The rise of new residential asset classes like build-to-rent and purpose built student accommodation means understanding operational risk has become crucial for investors, a panel of lenders told Property Week on a RESIcast.

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Driving an increased focus on operational risk has been a fundamental shift over the last 15 years in the secure income streams associated with real estate more broadly, with shorter leases moving costs and liability away from the tenant to the landlord.

“You’re now underwriting not only the real estate but you’re also underwriting the operator. That means you have to be fully comfortable that the sponsor you are backing can deliver what they are promising,” says Dan Pottorff, managing director, debt and special situations, LaSalle Investment Management.

“Equally, you do need a plan B if the worst comes to the worst as you will have to manage the project,” he adds.

Having to think like an operator means the granularity of the data that investors need to be comfortable is broadening and deepening.

“We all now have to think like operators and have to be able to manage those risks. In some ways it is analogous to the PFI projects that I was involved with in the early noughties,” says Phil Clark, head of property investment at AEGON Asset Management.

“When we were looking at financing a school for example, you’d have to understand the asset at an extremely granular level. For example, what is the cost of chair and how often will you have to replace it over the next 35 years? You needed to understand that to be comfortable lending.”

Applying that to residential assets such as care homes means understanding risks such as wage costs is crucial given that these assets are labour cost intensive.

However, some of the newer asset classes like build-to-rent have a lack of data points, such as how the stock will perform in a downturn.

Jess Tomlinson, head of real estate for London at Barclays says this is an issue all lenders and investors are trying to understand.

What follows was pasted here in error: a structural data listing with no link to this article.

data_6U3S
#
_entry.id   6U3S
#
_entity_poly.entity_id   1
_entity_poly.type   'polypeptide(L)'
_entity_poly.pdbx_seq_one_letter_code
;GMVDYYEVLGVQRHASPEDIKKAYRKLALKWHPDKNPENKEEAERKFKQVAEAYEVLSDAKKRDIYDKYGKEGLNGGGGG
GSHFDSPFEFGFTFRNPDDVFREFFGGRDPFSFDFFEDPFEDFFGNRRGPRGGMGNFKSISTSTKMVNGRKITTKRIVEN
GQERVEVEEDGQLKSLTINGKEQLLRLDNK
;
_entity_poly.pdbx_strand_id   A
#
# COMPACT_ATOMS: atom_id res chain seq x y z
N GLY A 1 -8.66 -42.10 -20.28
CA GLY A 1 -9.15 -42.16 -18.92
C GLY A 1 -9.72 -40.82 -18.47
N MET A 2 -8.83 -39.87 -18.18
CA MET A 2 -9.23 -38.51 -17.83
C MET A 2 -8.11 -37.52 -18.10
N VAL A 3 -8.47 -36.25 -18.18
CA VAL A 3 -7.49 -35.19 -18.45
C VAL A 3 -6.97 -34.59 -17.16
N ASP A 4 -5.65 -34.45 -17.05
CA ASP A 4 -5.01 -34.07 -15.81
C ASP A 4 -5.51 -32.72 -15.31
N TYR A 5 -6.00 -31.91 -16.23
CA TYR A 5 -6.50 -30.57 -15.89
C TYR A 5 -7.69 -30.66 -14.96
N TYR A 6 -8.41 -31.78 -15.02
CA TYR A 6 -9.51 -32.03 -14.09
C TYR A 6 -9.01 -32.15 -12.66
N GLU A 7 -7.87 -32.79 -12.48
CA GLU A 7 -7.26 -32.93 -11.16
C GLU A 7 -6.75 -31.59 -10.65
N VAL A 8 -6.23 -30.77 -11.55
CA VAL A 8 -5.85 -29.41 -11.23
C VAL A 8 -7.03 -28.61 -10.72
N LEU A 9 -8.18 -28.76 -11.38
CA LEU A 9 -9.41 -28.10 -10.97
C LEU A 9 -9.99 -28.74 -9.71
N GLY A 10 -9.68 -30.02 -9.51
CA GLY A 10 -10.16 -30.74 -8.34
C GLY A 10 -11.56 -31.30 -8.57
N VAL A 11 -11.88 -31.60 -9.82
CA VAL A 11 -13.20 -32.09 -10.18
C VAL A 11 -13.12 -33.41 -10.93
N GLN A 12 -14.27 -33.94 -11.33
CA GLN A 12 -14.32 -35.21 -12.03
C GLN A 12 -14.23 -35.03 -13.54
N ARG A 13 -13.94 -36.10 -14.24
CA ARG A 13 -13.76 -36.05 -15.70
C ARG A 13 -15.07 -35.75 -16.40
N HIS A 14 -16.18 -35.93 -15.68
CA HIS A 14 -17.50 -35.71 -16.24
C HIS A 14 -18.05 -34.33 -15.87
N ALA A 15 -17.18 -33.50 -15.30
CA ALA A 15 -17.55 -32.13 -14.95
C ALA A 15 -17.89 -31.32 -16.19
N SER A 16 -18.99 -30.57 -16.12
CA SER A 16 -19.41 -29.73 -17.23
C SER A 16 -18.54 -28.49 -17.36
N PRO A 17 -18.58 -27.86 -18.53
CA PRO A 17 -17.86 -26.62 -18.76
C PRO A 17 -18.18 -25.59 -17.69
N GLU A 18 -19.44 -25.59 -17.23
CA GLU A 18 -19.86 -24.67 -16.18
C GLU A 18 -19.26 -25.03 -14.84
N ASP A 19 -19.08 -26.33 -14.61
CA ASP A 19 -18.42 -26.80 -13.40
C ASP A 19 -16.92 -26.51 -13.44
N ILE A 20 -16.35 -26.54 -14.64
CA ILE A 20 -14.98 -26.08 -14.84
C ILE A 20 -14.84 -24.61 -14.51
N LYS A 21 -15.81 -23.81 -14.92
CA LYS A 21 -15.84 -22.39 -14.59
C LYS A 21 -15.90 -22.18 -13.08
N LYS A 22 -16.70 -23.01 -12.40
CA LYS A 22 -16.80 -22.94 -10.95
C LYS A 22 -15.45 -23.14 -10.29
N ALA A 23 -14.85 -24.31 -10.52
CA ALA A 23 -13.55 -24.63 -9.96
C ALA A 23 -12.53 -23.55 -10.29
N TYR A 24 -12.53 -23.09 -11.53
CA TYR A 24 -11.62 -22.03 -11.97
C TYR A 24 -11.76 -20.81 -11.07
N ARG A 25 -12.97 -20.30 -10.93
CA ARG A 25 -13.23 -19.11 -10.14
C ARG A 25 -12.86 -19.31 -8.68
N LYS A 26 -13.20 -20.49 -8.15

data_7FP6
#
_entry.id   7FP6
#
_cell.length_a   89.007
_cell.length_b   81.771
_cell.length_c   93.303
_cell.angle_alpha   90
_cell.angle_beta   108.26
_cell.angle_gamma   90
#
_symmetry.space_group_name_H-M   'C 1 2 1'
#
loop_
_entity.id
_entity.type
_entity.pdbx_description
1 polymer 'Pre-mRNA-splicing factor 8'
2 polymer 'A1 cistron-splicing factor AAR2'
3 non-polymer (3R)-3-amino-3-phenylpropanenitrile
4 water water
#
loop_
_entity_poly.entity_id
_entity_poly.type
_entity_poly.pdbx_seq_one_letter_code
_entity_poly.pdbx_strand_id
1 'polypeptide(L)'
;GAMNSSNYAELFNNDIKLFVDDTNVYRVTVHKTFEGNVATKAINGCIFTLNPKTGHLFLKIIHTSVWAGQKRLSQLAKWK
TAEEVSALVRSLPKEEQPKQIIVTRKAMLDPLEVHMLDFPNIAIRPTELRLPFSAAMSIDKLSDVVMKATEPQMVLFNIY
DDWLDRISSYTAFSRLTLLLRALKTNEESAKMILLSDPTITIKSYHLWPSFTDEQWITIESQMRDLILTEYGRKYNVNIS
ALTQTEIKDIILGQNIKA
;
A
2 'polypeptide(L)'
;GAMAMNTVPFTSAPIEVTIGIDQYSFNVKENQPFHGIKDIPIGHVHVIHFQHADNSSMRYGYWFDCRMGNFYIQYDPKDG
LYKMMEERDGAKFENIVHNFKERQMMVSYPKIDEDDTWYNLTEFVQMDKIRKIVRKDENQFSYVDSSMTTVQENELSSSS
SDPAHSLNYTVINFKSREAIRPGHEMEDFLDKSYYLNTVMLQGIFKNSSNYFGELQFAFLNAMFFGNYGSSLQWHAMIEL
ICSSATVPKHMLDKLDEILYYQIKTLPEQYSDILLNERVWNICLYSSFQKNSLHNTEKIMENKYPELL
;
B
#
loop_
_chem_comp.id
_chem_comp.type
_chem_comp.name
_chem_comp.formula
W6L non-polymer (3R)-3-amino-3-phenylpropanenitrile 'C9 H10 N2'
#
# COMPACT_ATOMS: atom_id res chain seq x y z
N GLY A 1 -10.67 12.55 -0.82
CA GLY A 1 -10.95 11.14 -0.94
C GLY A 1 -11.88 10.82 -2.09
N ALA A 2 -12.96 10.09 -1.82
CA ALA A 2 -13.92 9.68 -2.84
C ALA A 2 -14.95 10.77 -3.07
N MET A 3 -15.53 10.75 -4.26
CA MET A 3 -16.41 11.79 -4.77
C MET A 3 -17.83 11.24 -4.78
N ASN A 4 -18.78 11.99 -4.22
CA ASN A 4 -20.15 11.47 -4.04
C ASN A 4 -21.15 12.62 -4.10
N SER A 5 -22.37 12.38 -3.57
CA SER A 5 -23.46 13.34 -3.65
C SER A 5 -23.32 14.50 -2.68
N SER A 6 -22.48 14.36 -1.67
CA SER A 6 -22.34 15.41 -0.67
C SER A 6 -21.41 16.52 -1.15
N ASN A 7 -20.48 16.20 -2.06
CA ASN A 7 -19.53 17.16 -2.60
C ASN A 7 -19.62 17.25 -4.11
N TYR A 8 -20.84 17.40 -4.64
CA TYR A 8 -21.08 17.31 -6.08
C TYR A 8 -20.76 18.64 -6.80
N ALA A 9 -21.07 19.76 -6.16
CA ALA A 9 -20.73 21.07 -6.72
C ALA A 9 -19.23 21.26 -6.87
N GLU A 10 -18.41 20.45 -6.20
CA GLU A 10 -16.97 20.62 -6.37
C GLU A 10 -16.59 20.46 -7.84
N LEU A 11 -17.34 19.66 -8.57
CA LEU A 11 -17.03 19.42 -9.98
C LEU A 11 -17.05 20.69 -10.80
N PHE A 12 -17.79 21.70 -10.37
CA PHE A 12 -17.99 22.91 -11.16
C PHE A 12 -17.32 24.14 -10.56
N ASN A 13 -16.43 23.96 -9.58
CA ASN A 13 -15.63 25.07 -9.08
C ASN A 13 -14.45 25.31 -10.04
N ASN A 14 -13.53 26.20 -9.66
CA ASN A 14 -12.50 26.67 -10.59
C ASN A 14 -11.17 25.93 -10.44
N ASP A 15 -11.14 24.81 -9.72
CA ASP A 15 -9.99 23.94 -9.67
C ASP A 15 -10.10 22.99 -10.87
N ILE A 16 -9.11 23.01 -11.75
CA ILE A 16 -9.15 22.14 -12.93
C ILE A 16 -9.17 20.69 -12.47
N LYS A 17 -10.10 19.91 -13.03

“We need to establish build-to-rent benchmarks in the way that has happened across other classes like student accommodation. The toolkit exists – we are just having to pick it up as asset classes emerge,” she says.

Having an understanding of similar assets like hotels and student accommodation can help investors understand key points of newer players like build-to-rent.

“If you have a history in student accommodation, you can translate your assumptions on elements like lifecycle costs as these are much heavier for PBSA than they are for build-to-rent,” says Pottorff.

Investors are also trying to understand how to value and price in the operators as part of the asset’s valuation due to operational risks importance.

However, Clark adds that there is a different approach between listed and non-listed valuations, with non-listed investors still often ignoring the value of the operator.

The participants

Phil Clark, head of property investment at Kames Capital, Aegon Asset Management

Jess Tomlinson, head of real estate for London at Barclays

Dan Pottorff, managing director for debt investment and special situations at LaSalle Investment Management

You can listen to this podcast via iTunes or Spotify or SoundCloud. This podcast was produced by Blackstock Consulting [] founder Andrew Teacher and you can Tweet your views @andrewjteacher and @RESIevent

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